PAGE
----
Deer are intricately connected to the habitat in which they live, relying on habitat resources for food, water, and cover. Yet as herbivores feeding on a wide variety of herbaceous and woody plants, deer are capable of dramatically altering the structure and composition of their forest habitat. Accordingly, deer impacts on forest ecosystems are an important consideration for managing deer populations throughout New York. The extent of deer impacts on forests reflects the relationship of deer abundance and forage availability, whereby as forage availability increases the impact of deer on forest resources decreases (Marquis et al. 1992).

In areas with abundant food resources, deer impacts may be slight even at moderate to high densities. Yet in areas with limited food resources, even low density deer populations may negatively impact forest condition and have cascading effects on other wildlife species. By selectively feeding on the highest quality and most palatable forage available, excessive deer browsing can result in mortality or reduced growth of young plants and prohibit successful regeneration of preferred forage species. Highly preferred herbaceous and woody plants may be suppressed, and the forest may slowly transition toward less palatable and browse-tolerant vegetation (Horsley et al. 2003). This reduces the ability of a forest to replace itself and creates conditions that favor exotic and invasive species (Baiser et al. 2008). Areas heavily impacted by deer are typified by clear browse lines, lacking much of the understory vegetation up to the height deer can reach.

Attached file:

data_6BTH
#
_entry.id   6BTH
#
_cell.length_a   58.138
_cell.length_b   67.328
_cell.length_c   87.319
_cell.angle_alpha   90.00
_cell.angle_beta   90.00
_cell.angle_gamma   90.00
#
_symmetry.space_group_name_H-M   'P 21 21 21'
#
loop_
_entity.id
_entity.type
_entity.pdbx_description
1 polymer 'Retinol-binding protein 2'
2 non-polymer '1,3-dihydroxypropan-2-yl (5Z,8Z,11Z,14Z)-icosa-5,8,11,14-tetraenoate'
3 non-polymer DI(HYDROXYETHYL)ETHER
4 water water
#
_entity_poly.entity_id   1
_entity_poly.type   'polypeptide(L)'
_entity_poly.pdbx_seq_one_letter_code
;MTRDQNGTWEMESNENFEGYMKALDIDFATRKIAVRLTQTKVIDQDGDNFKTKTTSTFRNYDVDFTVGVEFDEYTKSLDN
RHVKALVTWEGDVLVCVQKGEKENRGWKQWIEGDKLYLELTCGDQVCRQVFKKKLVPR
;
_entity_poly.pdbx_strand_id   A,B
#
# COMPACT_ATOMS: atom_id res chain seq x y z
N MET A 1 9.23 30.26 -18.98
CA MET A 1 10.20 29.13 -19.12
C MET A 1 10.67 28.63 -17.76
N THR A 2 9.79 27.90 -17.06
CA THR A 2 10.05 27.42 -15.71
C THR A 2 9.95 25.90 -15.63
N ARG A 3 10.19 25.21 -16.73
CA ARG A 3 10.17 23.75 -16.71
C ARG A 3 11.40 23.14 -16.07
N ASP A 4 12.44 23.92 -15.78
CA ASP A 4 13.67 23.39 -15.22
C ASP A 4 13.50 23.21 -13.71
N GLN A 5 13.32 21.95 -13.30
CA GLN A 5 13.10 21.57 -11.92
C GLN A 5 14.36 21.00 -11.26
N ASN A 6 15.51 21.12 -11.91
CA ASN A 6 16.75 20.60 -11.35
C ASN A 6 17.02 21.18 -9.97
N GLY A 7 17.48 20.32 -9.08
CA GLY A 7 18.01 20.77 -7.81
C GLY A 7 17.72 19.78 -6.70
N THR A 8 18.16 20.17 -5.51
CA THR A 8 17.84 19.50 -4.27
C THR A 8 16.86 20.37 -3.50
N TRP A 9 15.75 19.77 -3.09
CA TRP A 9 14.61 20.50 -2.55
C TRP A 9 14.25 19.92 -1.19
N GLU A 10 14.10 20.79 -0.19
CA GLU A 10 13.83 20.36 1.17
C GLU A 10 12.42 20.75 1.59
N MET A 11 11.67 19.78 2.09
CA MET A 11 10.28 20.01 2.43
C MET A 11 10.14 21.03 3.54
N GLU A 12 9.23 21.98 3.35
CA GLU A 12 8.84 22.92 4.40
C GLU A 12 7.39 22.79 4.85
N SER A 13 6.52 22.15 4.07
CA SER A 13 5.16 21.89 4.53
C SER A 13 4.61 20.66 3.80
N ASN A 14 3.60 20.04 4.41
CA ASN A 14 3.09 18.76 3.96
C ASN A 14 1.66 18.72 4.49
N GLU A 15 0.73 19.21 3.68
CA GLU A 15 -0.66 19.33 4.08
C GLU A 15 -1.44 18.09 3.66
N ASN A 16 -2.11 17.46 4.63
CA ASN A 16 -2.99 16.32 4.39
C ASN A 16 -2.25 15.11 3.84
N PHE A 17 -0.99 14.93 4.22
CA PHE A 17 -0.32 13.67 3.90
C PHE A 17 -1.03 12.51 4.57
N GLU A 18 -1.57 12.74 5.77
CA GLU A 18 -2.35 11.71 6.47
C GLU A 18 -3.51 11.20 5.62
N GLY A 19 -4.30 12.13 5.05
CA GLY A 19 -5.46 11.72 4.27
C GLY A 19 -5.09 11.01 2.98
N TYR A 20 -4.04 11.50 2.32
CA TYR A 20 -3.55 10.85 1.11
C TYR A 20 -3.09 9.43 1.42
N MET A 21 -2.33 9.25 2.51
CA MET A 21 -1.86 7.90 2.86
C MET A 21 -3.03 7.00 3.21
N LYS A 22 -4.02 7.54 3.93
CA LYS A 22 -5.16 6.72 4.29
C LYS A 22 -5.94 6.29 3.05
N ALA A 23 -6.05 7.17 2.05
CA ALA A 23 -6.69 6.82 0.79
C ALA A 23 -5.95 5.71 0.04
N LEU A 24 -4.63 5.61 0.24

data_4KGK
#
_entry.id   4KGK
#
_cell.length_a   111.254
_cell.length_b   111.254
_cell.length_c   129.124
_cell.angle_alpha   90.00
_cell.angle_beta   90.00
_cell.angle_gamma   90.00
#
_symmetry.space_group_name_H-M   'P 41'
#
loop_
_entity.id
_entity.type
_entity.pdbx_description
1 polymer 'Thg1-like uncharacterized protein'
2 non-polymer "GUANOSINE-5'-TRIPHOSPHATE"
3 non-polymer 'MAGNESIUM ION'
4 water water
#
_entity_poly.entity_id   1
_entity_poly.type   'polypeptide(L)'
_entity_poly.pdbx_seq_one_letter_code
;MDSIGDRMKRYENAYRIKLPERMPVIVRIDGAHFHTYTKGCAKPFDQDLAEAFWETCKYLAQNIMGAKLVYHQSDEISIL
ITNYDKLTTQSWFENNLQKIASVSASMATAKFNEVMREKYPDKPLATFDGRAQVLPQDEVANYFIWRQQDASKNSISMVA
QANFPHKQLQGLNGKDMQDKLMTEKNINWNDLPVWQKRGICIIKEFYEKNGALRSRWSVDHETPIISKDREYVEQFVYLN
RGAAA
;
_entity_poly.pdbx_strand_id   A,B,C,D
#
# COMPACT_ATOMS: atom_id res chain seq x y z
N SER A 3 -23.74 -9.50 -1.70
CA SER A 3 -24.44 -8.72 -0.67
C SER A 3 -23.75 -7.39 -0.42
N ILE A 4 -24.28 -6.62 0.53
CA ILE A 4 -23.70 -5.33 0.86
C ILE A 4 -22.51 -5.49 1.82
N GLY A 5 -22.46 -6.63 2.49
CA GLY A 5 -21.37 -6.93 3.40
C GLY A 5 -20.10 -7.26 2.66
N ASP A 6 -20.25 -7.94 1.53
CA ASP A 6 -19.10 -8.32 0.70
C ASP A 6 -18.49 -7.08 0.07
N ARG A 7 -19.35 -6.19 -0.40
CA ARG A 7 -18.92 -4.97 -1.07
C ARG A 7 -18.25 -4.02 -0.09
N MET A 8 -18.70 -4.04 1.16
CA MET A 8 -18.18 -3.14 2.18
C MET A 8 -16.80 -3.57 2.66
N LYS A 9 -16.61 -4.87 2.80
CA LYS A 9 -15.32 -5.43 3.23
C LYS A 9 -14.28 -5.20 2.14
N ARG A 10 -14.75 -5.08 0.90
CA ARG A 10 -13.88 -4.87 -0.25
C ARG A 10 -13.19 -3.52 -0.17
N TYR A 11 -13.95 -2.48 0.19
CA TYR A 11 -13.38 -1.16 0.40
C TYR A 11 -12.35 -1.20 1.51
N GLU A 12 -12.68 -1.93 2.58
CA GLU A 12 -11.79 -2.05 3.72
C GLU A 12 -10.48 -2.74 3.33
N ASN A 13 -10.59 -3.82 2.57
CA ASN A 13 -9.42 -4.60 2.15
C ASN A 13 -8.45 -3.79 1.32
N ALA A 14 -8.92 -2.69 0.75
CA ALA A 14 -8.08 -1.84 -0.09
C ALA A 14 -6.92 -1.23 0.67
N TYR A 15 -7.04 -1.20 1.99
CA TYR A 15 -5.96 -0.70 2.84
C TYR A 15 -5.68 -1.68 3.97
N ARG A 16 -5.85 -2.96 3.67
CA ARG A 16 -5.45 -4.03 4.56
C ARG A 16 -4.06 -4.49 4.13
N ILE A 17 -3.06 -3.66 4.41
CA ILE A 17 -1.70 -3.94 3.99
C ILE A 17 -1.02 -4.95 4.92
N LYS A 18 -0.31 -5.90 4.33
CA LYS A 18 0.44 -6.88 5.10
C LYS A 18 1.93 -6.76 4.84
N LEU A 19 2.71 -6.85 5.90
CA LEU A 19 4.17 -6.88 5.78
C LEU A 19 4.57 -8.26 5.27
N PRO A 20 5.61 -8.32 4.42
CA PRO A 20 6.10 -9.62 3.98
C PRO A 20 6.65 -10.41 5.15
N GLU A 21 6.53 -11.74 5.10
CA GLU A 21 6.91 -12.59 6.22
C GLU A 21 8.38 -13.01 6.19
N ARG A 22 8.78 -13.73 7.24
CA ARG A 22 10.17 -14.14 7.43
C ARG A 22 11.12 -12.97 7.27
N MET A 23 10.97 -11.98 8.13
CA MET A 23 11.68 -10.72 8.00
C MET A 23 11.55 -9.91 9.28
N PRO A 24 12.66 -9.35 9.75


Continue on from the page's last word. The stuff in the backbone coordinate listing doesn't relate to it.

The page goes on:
Such changes to forest structure and composition not only reduce the value of the habitat for deer but can substantially reduce the habitat suitability for many other wildlife species resulting in local declines in biodiversity. Loss of understory vegetation from excessive deer browse has been linked to reduced diversity and abundance of forest-breeding birds (deCalesta 1994, McShea and Rappole 1994), and deer may affect trophic interactions between small mammals and birds, through direct competition for mast resources, particularly in years of low mast production (McShea 2000).

In New York, deer impacts on forest ecosystems are most apparent in areas where deer populations are unmanaged or hunting activity is severely constrained (e.g., parks and suburban green spaces), but detrimental deer impacts are also evident across a range of deer densities and forest habitats. Foresters practicing in New York estimated that forest regeneration, in stands opened up for regeneration, was moderately or highly successful only 30% of the time. They identified deer browsing and interfering vegetation as the primary causes of the problem (Connelly et al. 2010). Lack of interest or unwillingness of landowners to implement timber stand improvement or other measures to control less desirable tree species was also cited as a contributing factor to poor regeneration success.